Economics is about choice and the impact of our choices on each other. It relates to every aspect of our lives, from the decisions we make as individuals or families to the structures created by governments and firms.
- What happens during an economic recession?
- Why does the UK economy work in the way it does and how is this different to other countries around the world?
You must have achieved at least 5 GCSEs at grades 4 or above including Maths and English Language, with at least a grade 6 in Maths.
Is this course for me?
- You are interested in economic issues and want to understand the theory and concepts behind them.
- You enjoy statistic techniques which will help you understand and analyse data – a valuable skill for Economics students.
- You feel comfortable interpreting both written and numerical data and want to improve these skills.
- You enjoy different learning approaches such as through case studies, examining websites, newspaper articles and other media.
- You enjoy learning how to apply your knowledge to economic decisions through exercises, visits and discussion.
Where does it lead?
Economics is always a useful subject as most people will have to deal with the impact of economic decisions and problems in both their personal and working life. Economics is highly regarded by all universities as an academic subject which provides a sound basis for degree study. Some students go on to study a general Economics course, or may choose to specialise in related subjects like Accountancy or Business Studies which all contain elements of Economics.
Even if you do not choose to study Economics at university, it is a useful supporting subject for Politics, Philosophy, Sociology, Law or History. Knowing some basic Economics will really help you understand the way politics works, and many historical events can be better analysed when placed in the right economic context.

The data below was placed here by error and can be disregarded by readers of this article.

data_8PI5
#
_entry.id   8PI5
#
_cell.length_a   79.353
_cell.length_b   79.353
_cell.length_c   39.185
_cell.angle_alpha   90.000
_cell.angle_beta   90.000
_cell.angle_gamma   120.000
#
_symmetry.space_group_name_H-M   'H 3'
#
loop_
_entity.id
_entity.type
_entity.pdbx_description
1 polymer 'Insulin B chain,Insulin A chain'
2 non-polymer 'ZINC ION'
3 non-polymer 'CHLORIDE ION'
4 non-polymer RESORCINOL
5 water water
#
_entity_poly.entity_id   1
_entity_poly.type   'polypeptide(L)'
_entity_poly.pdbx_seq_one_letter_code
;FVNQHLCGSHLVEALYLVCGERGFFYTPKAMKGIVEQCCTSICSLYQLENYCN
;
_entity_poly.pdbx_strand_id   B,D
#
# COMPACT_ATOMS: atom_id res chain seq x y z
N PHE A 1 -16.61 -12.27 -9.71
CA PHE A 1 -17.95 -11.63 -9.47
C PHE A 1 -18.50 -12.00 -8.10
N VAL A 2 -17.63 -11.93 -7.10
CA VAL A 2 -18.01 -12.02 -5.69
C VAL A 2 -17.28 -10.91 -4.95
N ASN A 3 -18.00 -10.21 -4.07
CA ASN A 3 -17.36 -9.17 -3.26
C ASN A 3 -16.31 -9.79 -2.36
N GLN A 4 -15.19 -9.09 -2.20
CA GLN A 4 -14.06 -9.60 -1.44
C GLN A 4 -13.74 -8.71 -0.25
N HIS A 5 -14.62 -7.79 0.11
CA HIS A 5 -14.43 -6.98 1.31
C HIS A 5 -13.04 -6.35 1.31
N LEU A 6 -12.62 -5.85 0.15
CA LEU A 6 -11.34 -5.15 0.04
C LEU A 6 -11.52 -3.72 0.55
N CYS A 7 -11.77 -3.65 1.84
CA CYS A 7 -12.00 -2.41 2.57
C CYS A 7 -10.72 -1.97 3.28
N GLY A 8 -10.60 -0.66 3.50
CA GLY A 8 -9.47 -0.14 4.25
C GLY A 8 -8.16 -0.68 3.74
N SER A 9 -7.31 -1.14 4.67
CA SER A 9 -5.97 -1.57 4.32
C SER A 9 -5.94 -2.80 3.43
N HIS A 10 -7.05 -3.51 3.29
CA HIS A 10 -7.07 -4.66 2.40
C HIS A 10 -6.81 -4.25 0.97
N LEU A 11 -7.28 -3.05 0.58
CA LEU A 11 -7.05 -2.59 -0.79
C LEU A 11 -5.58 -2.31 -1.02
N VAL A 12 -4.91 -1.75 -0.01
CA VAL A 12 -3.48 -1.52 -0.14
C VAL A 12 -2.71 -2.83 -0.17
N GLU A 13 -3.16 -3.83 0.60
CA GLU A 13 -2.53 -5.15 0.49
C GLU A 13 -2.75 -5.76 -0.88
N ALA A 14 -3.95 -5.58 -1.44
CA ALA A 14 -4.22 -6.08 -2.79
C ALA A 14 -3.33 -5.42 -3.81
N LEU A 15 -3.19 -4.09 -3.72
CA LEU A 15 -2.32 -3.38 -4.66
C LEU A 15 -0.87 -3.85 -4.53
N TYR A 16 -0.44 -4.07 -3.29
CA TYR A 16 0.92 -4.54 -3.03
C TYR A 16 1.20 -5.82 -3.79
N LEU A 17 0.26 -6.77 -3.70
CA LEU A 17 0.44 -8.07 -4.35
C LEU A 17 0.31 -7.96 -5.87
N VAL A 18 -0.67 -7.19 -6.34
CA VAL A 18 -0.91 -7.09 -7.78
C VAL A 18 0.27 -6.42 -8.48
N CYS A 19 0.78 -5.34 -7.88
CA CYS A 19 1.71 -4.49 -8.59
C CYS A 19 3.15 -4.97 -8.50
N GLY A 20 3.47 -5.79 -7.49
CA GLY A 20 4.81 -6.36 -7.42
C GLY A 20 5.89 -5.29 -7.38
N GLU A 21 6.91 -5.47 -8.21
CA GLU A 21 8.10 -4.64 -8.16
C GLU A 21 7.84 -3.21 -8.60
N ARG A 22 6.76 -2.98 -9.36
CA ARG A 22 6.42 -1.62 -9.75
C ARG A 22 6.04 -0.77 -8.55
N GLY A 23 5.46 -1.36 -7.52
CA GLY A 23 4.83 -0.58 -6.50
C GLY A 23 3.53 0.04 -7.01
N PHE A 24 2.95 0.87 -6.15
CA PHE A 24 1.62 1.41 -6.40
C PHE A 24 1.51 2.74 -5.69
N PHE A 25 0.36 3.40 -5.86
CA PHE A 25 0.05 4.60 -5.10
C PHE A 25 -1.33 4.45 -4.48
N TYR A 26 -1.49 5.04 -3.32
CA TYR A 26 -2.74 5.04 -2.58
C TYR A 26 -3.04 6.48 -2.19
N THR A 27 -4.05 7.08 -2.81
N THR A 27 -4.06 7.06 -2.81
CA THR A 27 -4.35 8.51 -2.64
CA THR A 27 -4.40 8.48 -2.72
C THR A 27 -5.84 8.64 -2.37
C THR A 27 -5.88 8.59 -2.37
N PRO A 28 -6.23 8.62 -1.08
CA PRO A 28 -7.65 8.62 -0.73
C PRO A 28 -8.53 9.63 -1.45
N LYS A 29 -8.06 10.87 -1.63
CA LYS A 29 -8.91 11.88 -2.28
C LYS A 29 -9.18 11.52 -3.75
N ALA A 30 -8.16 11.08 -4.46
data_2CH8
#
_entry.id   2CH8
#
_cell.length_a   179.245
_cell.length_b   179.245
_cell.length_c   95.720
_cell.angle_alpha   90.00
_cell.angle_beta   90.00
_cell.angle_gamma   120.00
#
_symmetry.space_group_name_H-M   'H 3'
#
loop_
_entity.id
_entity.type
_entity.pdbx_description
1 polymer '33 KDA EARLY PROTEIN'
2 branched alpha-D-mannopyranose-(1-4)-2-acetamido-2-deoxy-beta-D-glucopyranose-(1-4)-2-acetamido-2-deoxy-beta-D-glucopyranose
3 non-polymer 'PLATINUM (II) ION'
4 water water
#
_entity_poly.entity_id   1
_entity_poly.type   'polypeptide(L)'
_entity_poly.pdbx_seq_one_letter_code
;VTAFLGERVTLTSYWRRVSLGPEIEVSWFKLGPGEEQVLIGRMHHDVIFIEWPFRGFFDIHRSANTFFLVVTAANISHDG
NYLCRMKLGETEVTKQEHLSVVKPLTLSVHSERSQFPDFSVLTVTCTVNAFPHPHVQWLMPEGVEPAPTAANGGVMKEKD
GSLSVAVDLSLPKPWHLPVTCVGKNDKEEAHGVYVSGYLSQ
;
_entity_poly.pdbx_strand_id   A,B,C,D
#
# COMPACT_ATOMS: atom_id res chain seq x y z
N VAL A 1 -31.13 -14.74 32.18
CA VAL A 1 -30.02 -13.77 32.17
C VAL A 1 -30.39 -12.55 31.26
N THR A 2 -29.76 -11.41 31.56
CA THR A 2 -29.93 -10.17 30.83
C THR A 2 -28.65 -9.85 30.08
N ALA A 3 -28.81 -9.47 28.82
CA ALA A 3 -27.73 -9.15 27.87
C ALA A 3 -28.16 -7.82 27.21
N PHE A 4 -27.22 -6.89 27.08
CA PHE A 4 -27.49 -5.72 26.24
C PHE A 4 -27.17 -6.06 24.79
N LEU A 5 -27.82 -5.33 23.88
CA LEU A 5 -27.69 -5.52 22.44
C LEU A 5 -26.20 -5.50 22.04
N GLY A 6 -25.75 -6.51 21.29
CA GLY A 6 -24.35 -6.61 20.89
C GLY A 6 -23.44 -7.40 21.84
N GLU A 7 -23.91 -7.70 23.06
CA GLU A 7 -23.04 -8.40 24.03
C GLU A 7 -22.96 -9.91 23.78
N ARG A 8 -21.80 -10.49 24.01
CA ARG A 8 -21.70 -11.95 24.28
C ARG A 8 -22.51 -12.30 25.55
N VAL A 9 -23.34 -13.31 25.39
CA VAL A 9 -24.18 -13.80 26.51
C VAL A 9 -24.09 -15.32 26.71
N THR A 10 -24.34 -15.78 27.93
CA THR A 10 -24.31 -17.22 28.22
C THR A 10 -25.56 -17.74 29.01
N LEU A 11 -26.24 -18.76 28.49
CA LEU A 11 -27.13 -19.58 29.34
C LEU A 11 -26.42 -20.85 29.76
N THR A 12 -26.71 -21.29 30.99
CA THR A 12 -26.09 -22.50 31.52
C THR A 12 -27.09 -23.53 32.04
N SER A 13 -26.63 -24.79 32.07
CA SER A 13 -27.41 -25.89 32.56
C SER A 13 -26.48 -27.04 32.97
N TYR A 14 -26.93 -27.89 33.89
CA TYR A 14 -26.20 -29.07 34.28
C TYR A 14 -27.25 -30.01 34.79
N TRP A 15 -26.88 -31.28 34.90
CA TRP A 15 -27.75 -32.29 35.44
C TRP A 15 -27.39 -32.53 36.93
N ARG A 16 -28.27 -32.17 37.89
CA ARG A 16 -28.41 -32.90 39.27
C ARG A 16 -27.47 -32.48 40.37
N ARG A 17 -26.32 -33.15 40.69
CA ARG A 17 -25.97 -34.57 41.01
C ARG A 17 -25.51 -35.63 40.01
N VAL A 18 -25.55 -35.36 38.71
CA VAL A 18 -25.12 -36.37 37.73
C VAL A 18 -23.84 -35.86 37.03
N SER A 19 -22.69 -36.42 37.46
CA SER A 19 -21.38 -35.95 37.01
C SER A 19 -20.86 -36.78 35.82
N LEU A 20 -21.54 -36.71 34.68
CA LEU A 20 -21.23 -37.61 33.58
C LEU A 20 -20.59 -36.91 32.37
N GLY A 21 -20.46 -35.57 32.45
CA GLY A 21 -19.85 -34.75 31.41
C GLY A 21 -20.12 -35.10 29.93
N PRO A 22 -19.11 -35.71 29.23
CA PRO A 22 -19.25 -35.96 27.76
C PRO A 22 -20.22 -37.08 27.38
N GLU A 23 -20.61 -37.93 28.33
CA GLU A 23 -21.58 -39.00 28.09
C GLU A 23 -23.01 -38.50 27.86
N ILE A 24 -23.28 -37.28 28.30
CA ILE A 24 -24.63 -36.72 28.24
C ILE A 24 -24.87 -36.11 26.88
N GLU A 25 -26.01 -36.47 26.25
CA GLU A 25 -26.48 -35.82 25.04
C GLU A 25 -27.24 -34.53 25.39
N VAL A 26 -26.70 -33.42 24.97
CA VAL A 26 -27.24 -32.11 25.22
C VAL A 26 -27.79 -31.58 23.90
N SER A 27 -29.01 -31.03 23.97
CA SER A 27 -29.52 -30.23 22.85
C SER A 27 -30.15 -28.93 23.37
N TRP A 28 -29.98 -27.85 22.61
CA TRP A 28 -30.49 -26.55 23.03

What will I learn?
You will begin by examining the ‘Economic Problem’ – i.e. we have unlimited wants but scarce resources - and look at the choices which therefore need to be made. You will also examine how markets work – for instance how prices are determined - and what happens when markets do not work and the Government has to intervene by providing services.
You will study demand and supply in the whole economy and learn about economic indicators such as economic growth, inflation and unemployment. You will also look at Government objectives and policy and the economy at an international level.
You will examine work and leisure in more detail, including trends in employment and earnings. You will investigate labour demand, supply and wage determination. You will learn about market failure and the role of Government and Unions in the labour market.
This is Economics on a worldwide scale. You will learn about macroeconomic performance, trade and integration, economic development, sustainability and globalisation.
How will I be assessed?
All assessment for this course is through written examination at the end of the second year.
What activities can I get involved in?
There may also be opportunities for trips and visits at different points during the course, to better understand the context of Economics. Recent trips have included a tour of Cammell Lairds. Students can take part in The Student Investor Programme where they will manage a virtual portfolio of shares.